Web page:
Two are dead and over 90 injured after explosions at the Boston Marathon
At least three people are dead and dozens of others injured after multiple bombs exploded near the finish line of the Boston Marathon. The blasts occurred just before 3pm local time, or 5am AEST this morning. A third blast was heard an hour later. There are also reports of another explosion at the JFK Library, just south of Boston.
At about 7am AEST this morning Josh Elliot at the ABC has tweeted that:
MassGen ER doc says they've done multiple amputations; number of patients could be as high as 25; police using term "pipe bombs" w/ staff.
The city is currently in lockdown. Two top Australian marathon athletes, Jeffrey Hunt and Kurt Fearnley, have both escaped injury. Iconic Australian marathon runner Robert de Castella was also at the event, where he was mentoring a group of indigenous runners.
Robert de Castella has described the situation as ‘chaotic’. “[It] actually sounded like enormous thunderclaps, and you could feel the vibrations through the room,” he said. “No one was really sure what was going on, it was pretty chaotic. A lot of the organisers from the Boston Athletic Association who organise this event were pretty shattered…It’s a terrible thing to witness, to realise that this sort of thing can take place.” You can read the full article at the Sydney Morning Herald.
As the blasts went off during the event approximately 10,000 competitors were still running. There are reports of runners still crossing the finish line and continuing on to the Massachusetts General Hospital to donate blood for victims.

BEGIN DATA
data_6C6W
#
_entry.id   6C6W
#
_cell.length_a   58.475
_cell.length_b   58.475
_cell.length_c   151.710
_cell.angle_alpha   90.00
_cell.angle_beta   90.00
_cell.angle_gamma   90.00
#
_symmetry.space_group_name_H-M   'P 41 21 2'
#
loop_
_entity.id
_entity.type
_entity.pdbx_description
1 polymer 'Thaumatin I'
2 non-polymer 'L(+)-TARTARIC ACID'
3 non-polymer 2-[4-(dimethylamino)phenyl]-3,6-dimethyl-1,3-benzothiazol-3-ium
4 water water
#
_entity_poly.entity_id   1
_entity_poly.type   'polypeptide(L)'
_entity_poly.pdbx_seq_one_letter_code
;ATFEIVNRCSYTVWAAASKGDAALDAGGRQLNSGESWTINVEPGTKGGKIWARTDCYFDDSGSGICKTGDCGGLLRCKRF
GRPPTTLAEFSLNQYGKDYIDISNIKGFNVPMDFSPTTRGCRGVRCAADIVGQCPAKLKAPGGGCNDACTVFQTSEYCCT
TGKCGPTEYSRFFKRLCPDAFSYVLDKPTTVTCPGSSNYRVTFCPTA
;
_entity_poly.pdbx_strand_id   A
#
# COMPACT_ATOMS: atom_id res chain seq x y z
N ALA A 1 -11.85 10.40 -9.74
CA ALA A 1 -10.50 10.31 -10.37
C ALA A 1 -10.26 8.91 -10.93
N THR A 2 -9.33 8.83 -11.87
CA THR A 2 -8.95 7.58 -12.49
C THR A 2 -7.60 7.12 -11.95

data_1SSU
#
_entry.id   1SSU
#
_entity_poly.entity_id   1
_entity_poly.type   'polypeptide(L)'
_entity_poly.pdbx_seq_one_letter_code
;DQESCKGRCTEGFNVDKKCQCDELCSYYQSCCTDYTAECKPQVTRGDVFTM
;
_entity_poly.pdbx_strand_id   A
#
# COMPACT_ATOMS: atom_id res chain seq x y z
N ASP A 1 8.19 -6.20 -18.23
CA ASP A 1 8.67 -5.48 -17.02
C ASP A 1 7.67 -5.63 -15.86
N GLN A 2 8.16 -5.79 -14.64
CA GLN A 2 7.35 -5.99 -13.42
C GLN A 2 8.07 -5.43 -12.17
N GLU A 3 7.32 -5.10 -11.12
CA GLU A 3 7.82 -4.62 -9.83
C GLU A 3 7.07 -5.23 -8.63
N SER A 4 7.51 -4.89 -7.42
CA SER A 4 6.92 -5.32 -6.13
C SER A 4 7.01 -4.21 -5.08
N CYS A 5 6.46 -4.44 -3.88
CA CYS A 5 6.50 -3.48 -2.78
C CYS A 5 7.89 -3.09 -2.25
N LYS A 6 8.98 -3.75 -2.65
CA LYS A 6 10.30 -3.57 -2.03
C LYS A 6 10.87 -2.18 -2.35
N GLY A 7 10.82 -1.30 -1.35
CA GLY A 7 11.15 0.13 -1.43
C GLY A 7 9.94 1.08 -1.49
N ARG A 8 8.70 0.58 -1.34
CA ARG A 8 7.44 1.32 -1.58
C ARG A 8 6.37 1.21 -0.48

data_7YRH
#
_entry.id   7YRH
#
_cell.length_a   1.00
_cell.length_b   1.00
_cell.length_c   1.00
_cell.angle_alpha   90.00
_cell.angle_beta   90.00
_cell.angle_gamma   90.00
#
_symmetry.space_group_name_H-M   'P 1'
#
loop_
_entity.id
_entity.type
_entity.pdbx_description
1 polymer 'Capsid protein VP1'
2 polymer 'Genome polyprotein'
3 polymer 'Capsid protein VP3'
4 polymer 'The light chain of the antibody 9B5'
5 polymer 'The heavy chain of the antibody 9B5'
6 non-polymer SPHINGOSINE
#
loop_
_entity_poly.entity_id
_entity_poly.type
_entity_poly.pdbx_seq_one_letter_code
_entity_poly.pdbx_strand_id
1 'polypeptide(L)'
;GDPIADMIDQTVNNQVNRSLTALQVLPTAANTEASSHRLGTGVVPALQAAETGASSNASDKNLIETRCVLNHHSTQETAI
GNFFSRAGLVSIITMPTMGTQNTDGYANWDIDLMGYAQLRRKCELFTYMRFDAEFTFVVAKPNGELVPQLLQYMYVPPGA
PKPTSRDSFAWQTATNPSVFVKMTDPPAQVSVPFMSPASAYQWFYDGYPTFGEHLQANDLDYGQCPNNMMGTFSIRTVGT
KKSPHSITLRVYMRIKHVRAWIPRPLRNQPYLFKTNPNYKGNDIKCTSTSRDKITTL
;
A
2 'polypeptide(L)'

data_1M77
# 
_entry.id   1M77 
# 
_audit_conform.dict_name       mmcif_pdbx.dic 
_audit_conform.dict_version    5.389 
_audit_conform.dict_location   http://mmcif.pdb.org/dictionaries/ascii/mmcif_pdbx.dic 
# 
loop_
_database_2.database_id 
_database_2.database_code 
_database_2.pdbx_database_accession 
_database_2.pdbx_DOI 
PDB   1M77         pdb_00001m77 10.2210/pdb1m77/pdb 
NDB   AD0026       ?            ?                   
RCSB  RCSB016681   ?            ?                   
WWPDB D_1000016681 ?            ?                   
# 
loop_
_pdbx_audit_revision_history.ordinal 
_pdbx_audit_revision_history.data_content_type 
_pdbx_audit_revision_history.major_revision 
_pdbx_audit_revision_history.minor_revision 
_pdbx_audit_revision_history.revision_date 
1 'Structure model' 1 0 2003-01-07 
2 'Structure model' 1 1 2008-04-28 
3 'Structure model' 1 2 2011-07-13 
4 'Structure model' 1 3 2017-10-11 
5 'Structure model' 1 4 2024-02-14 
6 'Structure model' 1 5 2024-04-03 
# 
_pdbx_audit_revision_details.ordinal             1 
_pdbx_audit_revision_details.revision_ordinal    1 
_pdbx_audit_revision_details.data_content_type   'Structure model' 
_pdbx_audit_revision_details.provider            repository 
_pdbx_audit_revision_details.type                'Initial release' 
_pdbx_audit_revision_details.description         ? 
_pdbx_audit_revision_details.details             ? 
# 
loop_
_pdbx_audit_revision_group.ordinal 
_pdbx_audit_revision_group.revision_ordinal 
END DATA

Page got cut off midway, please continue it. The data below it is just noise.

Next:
Held on Patriot’s Day each year, the Boston Marathon is the world’s oldest marathon. It began in 1897 and is considered the most prestigious marathon in the USA.
Current toll: two dead, 64 injured with six in an extremely critical condition, as of 7:15am AEST
Update: As of 7:40am AEST the Boston Globe was reporting more than 90 injured.
Update: As of 8:30am AEST the Herald Sun was reporting three dead.
If you are concerned for the safety of family or friends, you should contact the Department of Foreign Affairs and Trade (DFAT) on 1300 555 135. Google has also created a ‘Person finder’ for the Boston Marathon explosions. You can register that you are looking for someone, or put up any information you have, at the Google Person Finder website.
You can get live updates on the Boston Marathon explosions at The Age website.
This is not a divisive issue so there is little need for an opinion. But here are my thoughts in the wake of this seemingly needless and tragic event.
What has happened in Boston is terrible. It wasn’t the military or high-ranking officials who were targeted during this attack – it was regular people like you and me. I think it’s sad that we live in a world where it seems we should second-guess the safety of congregating en-masse. Are we supposed to feel uncomfortable going to the football, enjoying a music concert or even participating in a charity fun-run in light of this recent attack?
But, as David said when he walked into the office this morning, "This sort of thing happens every day in places like Syria. I’m just trying to give a more global view. If this had happened in, say, Sri Lanka, you wouldn’t have even heard about it."
And he may have a point. Perhaps we have become (or worse still, always were) desensitised to violent deaths in developing nations, yet highly sympathetic to what happens in white middle class areas.
With that in mind it feels important to note that Iraq is also recovering from a series of bombings which took place overnight. At least 55 people are dead after a series of coordinated car bomb attacks, the worst of which struck Baghdad. Iraq is currently preparing for its first elections since the American military withdrew.
What do you think? Is this attack only newsworthy because it happened in America? And does that make you feel concerned for your own safety when attending to big events?
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